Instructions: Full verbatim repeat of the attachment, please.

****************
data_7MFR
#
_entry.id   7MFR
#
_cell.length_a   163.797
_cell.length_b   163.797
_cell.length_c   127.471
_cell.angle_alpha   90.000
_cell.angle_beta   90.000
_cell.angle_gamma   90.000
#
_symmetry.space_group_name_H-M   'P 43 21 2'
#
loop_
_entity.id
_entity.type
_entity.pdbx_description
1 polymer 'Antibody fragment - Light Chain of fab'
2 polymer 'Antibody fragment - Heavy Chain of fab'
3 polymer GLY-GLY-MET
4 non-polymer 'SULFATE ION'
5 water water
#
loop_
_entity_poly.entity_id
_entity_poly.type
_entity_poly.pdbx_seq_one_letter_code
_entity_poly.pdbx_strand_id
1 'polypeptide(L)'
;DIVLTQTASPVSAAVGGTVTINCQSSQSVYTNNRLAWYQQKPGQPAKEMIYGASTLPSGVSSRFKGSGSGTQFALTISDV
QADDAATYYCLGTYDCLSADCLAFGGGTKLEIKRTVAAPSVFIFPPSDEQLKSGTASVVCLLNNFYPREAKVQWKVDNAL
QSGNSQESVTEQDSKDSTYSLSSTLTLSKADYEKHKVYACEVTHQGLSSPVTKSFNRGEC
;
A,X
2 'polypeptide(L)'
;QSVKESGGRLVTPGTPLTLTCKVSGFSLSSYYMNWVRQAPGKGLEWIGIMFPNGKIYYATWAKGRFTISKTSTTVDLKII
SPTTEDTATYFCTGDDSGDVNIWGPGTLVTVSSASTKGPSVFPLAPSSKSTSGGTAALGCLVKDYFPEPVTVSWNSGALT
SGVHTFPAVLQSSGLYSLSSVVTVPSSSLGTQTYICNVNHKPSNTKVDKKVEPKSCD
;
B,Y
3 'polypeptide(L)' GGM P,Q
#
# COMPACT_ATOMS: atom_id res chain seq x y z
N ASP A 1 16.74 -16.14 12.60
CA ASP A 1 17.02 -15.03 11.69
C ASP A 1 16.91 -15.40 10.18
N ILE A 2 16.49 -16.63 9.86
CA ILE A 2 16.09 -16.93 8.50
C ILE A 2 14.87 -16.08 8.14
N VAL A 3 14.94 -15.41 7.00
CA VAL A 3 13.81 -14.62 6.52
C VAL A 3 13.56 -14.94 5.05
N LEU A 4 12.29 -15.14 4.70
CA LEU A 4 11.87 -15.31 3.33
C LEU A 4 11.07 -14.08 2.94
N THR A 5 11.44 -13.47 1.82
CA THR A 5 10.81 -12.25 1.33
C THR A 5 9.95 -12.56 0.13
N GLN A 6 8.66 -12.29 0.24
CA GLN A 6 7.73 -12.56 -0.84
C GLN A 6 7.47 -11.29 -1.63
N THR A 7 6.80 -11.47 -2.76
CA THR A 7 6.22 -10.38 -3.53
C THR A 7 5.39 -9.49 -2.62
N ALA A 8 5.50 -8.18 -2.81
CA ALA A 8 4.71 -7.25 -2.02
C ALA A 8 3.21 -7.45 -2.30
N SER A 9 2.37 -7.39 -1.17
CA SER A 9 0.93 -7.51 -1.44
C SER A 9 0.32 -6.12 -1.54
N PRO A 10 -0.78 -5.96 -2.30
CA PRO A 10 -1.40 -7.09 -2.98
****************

data_7MFR
#
_entry.id   7MFR
#
_cell.length_a   163.797
_cell.length_b   163.797
_cell.length_c   127.471
_cell.angle_alpha   90.000
_cell.angle_beta   90.000
_cell.angle_gamma   90.000
#
_symmetry.space_group_name_H-M   'P 43 21 2'
#
loop_
_entity.id
_entity.type
_entity.pdbx_description
1 polymer 'Antibody fragment - Light Chain of fab'
2 polymer 'Antibody fragment - Heavy Chain of fab'
3 polymer GLY-GLY-MET
4 non-polymer 'SULFATE ION'
5 water water
#
loop_
_entity_poly.entity_id
_entity_poly.type
_entity_poly.pdbx_seq_one_letter_code
_entity_poly.pdbx_strand_id
1 'polypeptide(L)'
;DIVLTQTASPVSAAVGGTVTINCQSSQSVYTNNRLAWYQQKPGQPAKEMIYGASTLPSGVSSRFKGSGSGTQFALTISDV
QADDAATYYCLGTYDCLSADCLAFGGGTKLEIKRTVAAPSVFIFPPSDEQLKSGTASVVCLLNNFYPREAKVQWKVDNAL
QSGNSQESVTEQDSKDSTYSLSSTLTLSKADYEKHKVYACEVTHQGLSSPVTKSFNRGEC
;
A,X
2 'polypeptide(L)'
;QSVKESGGRLVTPGTPLTLTCKVSGFSLSSYYMNWVRQAPGKGLEWIGIMFPNGKIYYATWAKGRFTISKTSTTVDLKII
SPTTEDTATYFCTGDDSGDVNIWGPGTLVTVSSASTKGPSVFPLAPSSKSTSGGTAALGCLVKDYFPEPVTVSWNSGALT
SGVHTFPAVLQSSGLYSLSSVVTVPSSSLGTQTYICNVNHKPSNTKVDKKVEPKSCD
;
B,Y
3 'polypeptide(L)' GGM P,Q
#
# COMPACT_ATOMS: atom_id res chain seq x y z
N ASP A 1 16.74 -16.14 12.60
CA ASP A 1 17.02 -15.03 11.69
C ASP A 1 16.91 -15.40 10.18
N ILE A 2 16.49 -16.63 9.86
CA ILE A 2 16.09 -16.93 8.50
C ILE A 2 14.87 -16.08 8.14
N VAL A 3 14.94 -15.41 7.00
CA VAL A 3 13.81 -14.62 6.52
C VAL A 3 13.56 -14.94 5.05
N LEU A 4 12.29 -15.14 4.70
CA LEU A 4 11.87 -15.31 3.33
C LEU A 4 11.07 -14.08 2.94
N THR A 5 11.44 -13.47 1.82
CA THR A 5 10.81 -12.25 1.33
C THR A 5 9.95 -12.56 0.13
N GLN A 6 8.66 -12.29 0.24
CA GLN A 6 7.73 -12.56 -0.84
C GLN A 6 7.47 -11.29 -1.63
N THR A 7 6.80 -11.47 -2.76
CA THR A 7 6.22 -10.38 -3.53
C THR A 7 5.39 -9.49 -2.62
N ALA A 8 5.50 -8.18 -2.81
CA ALA A 8 4.71 -7.25 -2.02
C ALA A 8 3.21 -7.45 -2.30
N SER A 9 2.37 -7.39 -1.17
CA SER A 9 0.93 -7.51 -1.44
C SER A 9 0.32 -6.12 -1.54
N PRO A 10 -0.78 -5.96 -2.30
CA PRO A 10 -1.40 -7.09 -2.98